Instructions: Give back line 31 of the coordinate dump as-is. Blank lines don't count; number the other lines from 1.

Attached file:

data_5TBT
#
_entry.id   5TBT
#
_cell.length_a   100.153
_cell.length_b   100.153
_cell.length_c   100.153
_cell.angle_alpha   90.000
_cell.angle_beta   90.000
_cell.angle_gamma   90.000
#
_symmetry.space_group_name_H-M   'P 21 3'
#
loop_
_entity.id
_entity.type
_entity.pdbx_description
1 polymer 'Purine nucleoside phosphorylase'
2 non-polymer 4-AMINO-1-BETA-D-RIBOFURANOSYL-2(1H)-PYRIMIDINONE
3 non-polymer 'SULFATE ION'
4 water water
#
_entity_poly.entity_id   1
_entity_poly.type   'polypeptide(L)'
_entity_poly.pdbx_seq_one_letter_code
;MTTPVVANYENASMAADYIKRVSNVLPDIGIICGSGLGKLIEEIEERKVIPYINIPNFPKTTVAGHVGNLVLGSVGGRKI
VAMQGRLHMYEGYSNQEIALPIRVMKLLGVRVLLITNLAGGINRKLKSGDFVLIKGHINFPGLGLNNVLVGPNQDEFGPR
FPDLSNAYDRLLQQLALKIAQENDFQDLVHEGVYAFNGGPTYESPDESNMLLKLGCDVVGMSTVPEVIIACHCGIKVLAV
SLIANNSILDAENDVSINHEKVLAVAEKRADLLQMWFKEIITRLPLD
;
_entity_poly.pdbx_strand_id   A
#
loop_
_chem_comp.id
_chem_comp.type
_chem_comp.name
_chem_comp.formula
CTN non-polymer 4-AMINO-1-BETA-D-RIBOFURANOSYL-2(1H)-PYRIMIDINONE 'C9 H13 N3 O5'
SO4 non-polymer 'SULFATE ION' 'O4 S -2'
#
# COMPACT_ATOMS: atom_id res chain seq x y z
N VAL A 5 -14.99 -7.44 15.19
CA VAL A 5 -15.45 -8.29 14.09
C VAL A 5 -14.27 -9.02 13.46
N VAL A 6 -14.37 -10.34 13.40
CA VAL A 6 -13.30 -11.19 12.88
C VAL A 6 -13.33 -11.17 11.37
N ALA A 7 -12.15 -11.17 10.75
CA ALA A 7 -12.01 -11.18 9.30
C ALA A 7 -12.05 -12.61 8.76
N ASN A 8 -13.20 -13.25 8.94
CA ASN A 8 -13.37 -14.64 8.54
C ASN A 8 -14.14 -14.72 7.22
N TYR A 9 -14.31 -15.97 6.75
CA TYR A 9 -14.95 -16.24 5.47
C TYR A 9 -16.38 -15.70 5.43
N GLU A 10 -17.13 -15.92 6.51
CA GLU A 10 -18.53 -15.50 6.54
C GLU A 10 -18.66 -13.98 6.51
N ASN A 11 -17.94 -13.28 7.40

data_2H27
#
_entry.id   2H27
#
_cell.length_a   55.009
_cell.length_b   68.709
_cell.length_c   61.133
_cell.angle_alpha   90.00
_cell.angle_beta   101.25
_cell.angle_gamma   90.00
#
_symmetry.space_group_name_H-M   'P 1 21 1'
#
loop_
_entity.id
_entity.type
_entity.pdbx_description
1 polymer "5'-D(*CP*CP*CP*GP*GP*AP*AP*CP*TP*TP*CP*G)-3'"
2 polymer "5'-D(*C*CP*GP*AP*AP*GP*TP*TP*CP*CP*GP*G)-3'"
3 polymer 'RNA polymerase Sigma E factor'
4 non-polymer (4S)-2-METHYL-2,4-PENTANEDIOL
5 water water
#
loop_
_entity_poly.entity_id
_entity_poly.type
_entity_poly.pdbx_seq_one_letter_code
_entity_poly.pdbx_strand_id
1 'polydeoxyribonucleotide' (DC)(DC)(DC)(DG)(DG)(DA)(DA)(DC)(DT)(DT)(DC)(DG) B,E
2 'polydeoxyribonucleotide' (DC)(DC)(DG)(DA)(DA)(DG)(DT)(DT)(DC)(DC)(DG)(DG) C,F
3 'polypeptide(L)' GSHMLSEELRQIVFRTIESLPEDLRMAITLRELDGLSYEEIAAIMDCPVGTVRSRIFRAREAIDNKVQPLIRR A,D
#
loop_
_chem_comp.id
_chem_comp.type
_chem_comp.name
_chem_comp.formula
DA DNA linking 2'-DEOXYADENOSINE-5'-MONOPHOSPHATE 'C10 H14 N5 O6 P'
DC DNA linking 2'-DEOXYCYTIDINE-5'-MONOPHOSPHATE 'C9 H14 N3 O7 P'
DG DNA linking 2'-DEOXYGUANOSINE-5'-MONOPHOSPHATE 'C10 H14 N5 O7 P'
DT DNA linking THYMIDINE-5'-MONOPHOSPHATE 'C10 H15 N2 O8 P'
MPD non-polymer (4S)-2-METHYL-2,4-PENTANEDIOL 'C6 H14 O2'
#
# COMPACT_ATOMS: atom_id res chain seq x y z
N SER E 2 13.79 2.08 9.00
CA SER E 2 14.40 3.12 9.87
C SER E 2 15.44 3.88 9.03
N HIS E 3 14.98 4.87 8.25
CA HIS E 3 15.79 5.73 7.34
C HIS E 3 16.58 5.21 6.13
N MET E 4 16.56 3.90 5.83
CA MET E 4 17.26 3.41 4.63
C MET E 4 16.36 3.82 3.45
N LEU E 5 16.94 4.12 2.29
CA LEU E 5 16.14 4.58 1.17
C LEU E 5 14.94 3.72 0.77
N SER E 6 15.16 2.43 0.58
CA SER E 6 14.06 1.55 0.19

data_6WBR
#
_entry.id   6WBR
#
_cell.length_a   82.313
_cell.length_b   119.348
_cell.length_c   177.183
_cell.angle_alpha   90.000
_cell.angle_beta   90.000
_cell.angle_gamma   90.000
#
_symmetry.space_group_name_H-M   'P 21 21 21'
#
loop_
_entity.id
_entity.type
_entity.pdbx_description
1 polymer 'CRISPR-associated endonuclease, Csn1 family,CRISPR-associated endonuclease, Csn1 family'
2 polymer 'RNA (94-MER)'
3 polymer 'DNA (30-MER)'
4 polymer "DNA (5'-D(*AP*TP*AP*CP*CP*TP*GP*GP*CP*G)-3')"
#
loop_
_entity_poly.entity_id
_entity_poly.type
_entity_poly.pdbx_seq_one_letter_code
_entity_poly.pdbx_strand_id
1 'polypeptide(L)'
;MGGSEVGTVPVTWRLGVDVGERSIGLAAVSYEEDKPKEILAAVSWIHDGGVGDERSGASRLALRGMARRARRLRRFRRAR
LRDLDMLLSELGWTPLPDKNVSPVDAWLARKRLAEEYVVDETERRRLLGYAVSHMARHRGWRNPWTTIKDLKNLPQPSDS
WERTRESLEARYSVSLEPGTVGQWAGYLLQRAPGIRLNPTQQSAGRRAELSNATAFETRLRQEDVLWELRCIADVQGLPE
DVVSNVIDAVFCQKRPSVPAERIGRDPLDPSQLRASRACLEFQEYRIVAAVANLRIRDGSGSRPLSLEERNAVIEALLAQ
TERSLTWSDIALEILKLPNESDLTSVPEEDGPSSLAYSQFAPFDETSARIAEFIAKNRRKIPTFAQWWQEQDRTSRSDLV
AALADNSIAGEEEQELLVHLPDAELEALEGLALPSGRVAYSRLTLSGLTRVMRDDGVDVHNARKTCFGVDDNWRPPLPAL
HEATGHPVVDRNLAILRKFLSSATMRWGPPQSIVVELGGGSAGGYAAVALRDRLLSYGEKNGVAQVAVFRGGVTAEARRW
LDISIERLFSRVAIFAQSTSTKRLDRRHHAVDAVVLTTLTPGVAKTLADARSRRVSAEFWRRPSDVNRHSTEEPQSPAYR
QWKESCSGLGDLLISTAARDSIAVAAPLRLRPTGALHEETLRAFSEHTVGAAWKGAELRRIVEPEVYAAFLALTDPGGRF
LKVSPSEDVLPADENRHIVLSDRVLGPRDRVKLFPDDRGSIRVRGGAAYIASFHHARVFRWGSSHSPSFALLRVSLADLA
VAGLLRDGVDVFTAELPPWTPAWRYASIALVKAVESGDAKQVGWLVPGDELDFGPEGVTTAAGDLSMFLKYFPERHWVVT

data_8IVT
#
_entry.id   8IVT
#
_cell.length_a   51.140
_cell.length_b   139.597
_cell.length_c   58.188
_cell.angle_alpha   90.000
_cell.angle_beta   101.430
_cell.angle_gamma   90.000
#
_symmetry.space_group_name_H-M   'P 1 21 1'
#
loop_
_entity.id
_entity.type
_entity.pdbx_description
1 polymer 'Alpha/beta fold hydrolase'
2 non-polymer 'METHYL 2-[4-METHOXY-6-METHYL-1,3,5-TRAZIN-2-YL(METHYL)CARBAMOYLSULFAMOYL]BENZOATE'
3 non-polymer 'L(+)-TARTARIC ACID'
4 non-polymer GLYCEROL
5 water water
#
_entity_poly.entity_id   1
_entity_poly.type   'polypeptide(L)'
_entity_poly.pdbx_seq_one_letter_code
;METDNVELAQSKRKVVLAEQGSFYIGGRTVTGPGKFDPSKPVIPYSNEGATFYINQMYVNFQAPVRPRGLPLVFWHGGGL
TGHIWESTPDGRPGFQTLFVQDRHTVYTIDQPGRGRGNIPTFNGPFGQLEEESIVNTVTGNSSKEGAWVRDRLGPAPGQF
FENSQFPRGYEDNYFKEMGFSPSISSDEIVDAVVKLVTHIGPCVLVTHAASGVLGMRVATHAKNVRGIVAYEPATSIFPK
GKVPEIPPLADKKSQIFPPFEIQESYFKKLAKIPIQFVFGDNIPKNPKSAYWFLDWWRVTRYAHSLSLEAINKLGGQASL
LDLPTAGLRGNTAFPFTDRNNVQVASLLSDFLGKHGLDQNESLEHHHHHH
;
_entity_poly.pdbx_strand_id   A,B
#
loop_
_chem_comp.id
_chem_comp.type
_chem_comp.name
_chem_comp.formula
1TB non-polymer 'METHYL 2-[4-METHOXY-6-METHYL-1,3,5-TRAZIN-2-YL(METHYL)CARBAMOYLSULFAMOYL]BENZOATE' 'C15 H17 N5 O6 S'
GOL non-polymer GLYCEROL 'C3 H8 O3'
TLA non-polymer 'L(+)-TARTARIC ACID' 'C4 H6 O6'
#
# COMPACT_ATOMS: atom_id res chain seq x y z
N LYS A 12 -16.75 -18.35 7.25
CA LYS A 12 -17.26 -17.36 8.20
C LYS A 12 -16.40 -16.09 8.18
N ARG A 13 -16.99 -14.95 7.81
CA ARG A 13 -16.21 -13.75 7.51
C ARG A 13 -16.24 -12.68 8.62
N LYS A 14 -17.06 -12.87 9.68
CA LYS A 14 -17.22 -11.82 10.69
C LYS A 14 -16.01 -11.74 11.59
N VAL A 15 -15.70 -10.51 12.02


_entity_poly.pdbx_strand_id   A